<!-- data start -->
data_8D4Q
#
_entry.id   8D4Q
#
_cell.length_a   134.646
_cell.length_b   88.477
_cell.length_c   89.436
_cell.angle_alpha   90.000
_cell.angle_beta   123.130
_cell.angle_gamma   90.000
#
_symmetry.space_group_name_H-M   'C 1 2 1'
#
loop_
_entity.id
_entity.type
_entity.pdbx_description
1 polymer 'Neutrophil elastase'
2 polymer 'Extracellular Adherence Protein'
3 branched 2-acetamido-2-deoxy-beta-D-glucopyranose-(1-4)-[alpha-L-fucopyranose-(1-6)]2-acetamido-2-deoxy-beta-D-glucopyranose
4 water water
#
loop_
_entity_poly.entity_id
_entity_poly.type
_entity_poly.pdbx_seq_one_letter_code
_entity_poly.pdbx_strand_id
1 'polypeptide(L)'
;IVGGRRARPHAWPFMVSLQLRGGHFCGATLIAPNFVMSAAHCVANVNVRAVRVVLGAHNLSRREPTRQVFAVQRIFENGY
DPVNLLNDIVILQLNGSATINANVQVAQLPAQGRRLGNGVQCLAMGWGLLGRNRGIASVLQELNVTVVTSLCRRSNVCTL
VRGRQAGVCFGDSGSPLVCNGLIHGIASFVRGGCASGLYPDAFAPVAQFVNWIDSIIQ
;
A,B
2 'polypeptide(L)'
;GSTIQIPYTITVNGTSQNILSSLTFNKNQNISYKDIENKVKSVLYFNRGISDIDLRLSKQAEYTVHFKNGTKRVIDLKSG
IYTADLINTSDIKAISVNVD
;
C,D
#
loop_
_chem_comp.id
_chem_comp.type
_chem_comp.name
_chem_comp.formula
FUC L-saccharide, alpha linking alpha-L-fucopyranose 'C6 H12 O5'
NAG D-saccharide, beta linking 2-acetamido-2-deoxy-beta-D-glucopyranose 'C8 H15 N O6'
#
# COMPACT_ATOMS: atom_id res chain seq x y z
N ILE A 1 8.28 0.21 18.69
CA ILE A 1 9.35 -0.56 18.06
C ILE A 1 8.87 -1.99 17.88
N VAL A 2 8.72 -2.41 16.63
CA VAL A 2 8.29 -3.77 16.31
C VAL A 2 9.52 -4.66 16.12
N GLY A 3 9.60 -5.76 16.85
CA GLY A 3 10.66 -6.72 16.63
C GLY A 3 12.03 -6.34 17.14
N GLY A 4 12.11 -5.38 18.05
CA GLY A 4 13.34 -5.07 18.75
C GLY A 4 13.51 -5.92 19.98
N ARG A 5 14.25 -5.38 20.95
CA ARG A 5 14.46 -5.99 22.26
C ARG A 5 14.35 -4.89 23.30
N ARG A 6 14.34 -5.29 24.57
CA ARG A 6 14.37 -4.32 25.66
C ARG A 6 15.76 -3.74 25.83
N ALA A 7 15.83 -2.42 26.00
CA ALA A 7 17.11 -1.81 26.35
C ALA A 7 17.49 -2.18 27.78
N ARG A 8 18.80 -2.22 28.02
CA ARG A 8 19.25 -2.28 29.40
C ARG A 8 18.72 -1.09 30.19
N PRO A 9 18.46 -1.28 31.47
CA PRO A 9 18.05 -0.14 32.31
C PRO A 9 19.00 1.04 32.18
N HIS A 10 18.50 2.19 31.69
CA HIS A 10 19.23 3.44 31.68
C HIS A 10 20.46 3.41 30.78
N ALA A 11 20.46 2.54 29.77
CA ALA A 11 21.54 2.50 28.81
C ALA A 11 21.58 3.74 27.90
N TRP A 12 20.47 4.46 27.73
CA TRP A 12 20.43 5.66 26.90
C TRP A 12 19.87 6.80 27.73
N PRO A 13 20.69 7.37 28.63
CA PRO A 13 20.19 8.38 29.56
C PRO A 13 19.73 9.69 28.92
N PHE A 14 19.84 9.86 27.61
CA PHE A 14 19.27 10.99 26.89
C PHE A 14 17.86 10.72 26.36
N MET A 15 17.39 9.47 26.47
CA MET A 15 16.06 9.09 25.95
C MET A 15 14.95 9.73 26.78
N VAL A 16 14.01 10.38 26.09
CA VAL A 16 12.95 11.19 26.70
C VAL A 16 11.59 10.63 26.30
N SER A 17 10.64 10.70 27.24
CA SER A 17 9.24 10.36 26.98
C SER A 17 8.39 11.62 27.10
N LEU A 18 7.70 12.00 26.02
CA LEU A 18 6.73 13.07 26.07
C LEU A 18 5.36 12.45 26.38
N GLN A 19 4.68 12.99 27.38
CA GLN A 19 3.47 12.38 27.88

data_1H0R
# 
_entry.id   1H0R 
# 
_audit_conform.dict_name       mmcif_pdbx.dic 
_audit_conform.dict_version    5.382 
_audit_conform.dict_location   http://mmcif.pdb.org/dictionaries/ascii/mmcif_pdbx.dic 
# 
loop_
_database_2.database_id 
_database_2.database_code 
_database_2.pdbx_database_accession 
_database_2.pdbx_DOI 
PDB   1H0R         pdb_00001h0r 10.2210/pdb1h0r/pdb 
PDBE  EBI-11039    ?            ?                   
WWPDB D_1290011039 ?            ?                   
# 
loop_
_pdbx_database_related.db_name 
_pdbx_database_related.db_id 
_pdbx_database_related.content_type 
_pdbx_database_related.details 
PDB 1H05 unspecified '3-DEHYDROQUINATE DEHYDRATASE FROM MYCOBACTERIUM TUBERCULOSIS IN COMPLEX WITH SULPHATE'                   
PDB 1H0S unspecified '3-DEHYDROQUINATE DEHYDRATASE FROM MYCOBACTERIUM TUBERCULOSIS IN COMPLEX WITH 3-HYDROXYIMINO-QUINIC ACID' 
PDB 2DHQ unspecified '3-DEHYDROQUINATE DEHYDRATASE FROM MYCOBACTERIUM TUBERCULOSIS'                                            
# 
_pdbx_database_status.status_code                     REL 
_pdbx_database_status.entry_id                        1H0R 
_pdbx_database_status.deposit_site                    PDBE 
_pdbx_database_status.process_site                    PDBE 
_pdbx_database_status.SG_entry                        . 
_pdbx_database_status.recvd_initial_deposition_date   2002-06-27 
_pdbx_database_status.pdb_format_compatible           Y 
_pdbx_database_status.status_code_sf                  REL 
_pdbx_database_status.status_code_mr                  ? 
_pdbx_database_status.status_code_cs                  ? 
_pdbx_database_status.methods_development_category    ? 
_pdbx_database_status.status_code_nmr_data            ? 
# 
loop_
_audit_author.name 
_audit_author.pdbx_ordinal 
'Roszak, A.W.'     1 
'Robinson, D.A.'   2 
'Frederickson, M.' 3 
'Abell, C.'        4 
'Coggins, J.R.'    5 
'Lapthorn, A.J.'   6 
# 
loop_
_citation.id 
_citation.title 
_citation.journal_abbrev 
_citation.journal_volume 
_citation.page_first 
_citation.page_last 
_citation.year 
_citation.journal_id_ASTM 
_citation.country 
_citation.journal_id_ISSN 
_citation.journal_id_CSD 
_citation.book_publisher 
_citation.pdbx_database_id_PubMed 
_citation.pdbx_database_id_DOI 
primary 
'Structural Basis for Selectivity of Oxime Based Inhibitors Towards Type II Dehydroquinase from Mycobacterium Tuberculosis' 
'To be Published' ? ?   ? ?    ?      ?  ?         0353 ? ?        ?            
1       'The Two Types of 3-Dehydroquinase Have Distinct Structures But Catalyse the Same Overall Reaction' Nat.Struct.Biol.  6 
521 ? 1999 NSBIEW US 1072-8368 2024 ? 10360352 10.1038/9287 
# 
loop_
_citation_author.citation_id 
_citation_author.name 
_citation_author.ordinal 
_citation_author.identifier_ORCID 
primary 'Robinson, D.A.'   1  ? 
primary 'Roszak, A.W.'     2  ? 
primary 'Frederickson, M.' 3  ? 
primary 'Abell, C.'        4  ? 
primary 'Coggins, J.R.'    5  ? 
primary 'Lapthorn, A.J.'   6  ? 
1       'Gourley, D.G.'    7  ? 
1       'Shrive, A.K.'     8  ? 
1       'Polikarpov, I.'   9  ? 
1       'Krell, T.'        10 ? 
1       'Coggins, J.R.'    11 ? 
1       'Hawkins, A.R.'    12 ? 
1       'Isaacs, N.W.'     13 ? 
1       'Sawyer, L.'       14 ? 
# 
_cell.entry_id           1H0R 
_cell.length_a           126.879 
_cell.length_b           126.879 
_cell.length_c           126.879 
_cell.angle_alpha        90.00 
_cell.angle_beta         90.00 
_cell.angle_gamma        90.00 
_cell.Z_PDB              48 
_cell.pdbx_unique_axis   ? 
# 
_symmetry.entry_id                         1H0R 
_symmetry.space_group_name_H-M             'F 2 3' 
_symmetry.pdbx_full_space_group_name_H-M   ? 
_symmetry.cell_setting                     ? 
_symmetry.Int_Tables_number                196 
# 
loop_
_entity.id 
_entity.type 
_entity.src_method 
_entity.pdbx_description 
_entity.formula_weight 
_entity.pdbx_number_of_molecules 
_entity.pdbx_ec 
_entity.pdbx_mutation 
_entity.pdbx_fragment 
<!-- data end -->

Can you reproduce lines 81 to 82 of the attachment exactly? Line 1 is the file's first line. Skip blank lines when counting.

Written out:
C ALA A 11 21.58 3.74 27.90
N TRP A 12 20.47 4.46 27.73